In transition work we love to have a go at supermarkets and chains - they seem to stand for everything about the 'business as usual' model after all. But how have they become such an integral part of our lives, to the point that they are now responsible for 80% of our food supply?
Here I am having a brief look at a food staple - bread - as a symbol of the modern food industry.
Bread has been made by pretty much the same method for centuries - until something revolutionary happened in 1961 ( and I don't mean the onset of men growing their hair long). The introduction of the Chorleywood Bread Process meant that a new variety of loaf began, very quickly, to dominate the supermarket shelves. The process did away with the time-consuming process of kneading and proving, and allows the dough to be produced in a few minutes with the aid of high speed mixers, high temperatures, and chemical improving agents. These 'loaves' contain large amounts of water ( latest count about 45%), and 'flour treatment agents' to help retain the water and retain the shape of the loaf. Perfect for supermarkets. With me so far?
In the late 1970s I was associated with a group which exposed some of this stuff. We uncovered more and more.... like: the reason why the flour millers ( by now the same company as the bread manufacturers) liked to make white flour, was because they could make a nice profitable side-line by taking out the bran and wheatgerm from the flour to sell as animal feed. Some brown bread was made - by spraying the white dough with caramel.
Here's a well preserved copy of our leaflet -
And this is where the trouble started.... or at least it did with the accompanying booklet. One of our named and shamed companies, Associated British Foods (makers of Hovis amongst other things) took out a Writ for Libel against our group.
For us this was a rather obtuse kind of accolade. It reminds me now of something that wonderful journalist John Pilger said:
"The only stories you can believe ( from big corporations and governments) are the ones which are officially denied."
So back to the present. In recent times, there has been a welcome renaissance of real bread and artisan bakers. Even supermarkets have responded with in-store bakeries - although most of these are neither 'in store' nor a 'bakery', partially cooked dough being brought in and then crisped and browned on site. There's nothing like the smell of bread to entice more use of that credit card.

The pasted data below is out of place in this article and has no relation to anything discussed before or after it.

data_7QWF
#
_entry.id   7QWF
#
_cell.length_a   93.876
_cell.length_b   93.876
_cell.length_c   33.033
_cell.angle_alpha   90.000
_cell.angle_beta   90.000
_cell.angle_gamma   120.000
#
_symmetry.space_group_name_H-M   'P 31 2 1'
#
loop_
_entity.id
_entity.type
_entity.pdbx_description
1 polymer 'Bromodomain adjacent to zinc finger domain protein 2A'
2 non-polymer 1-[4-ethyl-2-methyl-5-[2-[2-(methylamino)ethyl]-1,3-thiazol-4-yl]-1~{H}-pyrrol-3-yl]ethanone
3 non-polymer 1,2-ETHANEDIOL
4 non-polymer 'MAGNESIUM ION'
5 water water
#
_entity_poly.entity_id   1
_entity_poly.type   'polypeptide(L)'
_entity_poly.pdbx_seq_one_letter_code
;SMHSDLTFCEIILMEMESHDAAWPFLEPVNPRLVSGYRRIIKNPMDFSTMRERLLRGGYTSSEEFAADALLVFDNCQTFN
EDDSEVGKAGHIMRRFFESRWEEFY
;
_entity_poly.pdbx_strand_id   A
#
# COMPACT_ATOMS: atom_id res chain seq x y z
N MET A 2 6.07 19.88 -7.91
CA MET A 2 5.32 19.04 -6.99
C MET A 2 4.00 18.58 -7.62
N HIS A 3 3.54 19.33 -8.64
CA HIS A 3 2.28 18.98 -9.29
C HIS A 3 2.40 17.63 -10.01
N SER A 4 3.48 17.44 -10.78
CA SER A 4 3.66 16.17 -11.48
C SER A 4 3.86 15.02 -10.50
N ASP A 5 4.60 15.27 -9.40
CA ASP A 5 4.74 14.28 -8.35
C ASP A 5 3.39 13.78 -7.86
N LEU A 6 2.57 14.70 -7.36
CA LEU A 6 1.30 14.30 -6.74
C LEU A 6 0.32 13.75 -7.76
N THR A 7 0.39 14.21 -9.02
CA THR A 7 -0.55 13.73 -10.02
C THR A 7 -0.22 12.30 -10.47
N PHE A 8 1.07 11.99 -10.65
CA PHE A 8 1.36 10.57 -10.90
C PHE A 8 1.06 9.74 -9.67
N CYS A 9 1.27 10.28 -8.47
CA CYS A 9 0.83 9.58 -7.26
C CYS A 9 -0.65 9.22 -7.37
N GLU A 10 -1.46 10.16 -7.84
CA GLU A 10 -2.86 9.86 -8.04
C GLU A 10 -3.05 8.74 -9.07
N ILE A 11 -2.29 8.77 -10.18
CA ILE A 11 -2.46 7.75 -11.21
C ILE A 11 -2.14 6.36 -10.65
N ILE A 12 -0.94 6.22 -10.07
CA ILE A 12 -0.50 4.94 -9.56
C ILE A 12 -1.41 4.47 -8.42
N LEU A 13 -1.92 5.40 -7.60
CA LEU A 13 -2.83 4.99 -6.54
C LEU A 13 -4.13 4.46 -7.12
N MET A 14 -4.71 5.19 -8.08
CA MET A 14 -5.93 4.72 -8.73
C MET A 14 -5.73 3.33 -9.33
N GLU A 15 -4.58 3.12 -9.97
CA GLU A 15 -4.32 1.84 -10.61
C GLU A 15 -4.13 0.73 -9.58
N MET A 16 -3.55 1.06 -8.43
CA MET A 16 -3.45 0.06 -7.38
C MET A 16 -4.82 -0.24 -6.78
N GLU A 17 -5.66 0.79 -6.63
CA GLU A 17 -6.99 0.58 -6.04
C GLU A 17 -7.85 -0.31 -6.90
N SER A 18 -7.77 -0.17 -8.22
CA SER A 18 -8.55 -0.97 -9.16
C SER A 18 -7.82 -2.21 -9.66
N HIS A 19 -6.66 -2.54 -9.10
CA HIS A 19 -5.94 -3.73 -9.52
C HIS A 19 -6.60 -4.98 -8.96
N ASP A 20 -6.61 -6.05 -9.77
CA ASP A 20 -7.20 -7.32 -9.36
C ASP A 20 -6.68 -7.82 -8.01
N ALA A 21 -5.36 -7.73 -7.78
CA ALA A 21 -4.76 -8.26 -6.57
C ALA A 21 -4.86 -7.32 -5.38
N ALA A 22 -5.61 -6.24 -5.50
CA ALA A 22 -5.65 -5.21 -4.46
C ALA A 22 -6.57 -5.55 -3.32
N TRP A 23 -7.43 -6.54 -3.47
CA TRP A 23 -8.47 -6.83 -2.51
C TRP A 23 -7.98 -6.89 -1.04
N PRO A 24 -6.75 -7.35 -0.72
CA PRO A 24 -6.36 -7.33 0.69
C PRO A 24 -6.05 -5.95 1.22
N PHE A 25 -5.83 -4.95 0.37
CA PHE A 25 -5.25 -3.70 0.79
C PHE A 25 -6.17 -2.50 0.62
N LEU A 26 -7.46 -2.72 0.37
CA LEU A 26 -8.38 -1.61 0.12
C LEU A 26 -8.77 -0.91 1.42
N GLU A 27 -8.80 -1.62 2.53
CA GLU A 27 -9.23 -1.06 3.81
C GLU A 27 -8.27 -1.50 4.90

What's all this saying? I guess I could have chosen potatoes, or meat, or any number of vegetables - they have all been dealt with in a similar way by the food industry and supermarkets to produce convenient foods and maximise profitability ( its much more profitable to sell 'potato waffles' than it is to sell potatoes).
I love food and I love cooking it and sharing it with friends. The philosopher Epicurus recommended that we should never eat alone, as to eat alone is to " live the life of a lion or a wolf". I do actually eat alone quite a lot - a circumstance of my lifestyle - but I have ceased roaming the aisles of supermarkets as I once did. On the odd occasion when I find myself in one with a friend, I am faintly disturbed by the experience. I am not sure whether it is the assault on my senses... the whirring sound of those long banks of refrigerators or the sight of those bright lights over the fish counter competing with all that ice and refrigeration... I much prefer the sound of the thud of fresh potatoes dropping in my bag at the local greengrocer, the chat I have with the owner about the latest festival he went to, and the feel of the loose coriander leaves I buy ( a snip at 23p). Oh yes....and that wholemeal loaf..........perhaps I am a romantic kind of activist ? Chris Hull